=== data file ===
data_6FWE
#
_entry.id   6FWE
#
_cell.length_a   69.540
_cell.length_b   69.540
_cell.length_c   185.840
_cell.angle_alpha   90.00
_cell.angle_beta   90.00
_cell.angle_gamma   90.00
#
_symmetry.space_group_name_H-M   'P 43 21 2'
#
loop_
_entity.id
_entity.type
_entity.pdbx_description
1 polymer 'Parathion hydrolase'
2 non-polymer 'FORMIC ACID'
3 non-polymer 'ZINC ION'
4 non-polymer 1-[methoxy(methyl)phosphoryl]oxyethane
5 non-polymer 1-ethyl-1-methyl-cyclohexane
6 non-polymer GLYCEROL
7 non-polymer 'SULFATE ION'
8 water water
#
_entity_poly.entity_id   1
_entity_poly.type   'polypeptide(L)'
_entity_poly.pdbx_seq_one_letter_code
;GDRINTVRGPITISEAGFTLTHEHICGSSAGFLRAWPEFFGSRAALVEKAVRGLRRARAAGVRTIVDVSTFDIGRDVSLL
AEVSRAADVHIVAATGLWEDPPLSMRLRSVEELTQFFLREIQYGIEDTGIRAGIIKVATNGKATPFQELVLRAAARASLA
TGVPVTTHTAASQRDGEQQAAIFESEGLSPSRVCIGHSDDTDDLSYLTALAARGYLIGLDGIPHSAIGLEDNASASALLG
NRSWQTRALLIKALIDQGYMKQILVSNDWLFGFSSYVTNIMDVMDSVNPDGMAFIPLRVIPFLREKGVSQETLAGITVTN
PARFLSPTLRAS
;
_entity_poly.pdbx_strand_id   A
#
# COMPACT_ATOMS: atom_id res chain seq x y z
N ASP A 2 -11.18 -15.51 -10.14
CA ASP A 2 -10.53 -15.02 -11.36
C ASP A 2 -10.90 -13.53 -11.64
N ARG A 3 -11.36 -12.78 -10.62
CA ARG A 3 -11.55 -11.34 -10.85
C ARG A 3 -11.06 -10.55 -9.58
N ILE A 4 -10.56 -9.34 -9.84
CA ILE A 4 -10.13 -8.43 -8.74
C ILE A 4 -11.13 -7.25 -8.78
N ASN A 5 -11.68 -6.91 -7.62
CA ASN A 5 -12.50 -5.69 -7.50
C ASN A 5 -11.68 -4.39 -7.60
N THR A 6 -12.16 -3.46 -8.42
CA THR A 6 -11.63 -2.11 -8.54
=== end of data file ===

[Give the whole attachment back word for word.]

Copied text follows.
data_6FWE
#
_entry.id   6FWE
#
_cell.length_a   69.540
_cell.length_b   69.540
_cell.length_c   185.840
_cell.angle_alpha   90.00
_cell.angle_beta   90.00
_cell.angle_gamma   90.00
#
_symmetry.space_group_name_H-M   'P 43 21 2'
#
loop_
_entity.id
_entity.type
_entity.pdbx_description
1 polymer 'Parathion hydrolase'
2 non-polymer 'FORMIC ACID'
3 non-polymer 'ZINC ION'
4 non-polymer 1-[methoxy(methyl)phosphoryl]oxyethane
5 non-polymer 1-ethyl-1-methyl-cyclohexane
6 non-polymer GLYCEROL
7 non-polymer 'SULFATE ION'
8 water water
#
_entity_poly.entity_id   1
_entity_poly.type   'polypeptide(L)'
_entity_poly.pdbx_seq_one_letter_code
;GDRINTVRGPITISEAGFTLTHEHICGSSAGFLRAWPEFFGSRAALVEKAVRGLRRARAAGVRTIVDVSTFDIGRDVSLL
AEVSRAADVHIVAATGLWEDPPLSMRLRSVEELTQFFLREIQYGIEDTGIRAGIIKVATNGKATPFQELVLRAAARASLA
TGVPVTTHTAASQRDGEQQAAIFESEGLSPSRVCIGHSDDTDDLSYLTALAARGYLIGLDGIPHSAIGLEDNASASALLG
NRSWQTRALLIKALIDQGYMKQILVSNDWLFGFSSYVTNIMDVMDSVNPDGMAFIPLRVIPFLREKGVSQETLAGITVTN
PARFLSPTLRAS
;
_entity_poly.pdbx_strand_id   A
#
# COMPACT_ATOMS: atom_id res chain seq x y z
N ASP A 2 -11.18 -15.51 -10.14
CA ASP A 2 -10.53 -15.02 -11.36
C ASP A 2 -10.90 -13.53 -11.64
N ARG A 3 -11.36 -12.78 -10.62
CA ARG A 3 -11.55 -11.34 -10.85
C ARG A 3 -11.06 -10.55 -9.58
N ILE A 4 -10.56 -9.34 -9.84
CA ILE A 4 -10.13 -8.43 -8.74
C ILE A 4 -11.13 -7.25 -8.78
N ASN A 5 -11.68 -6.91 -7.62
CA ASN A 5 -12.50 -5.69 -7.50
C ASN A 5 -11.68 -4.39 -7.60
N THR A 6 -12.16 -3.46 -8.42
CA THR A 6 -11.63 -2.11 -8.54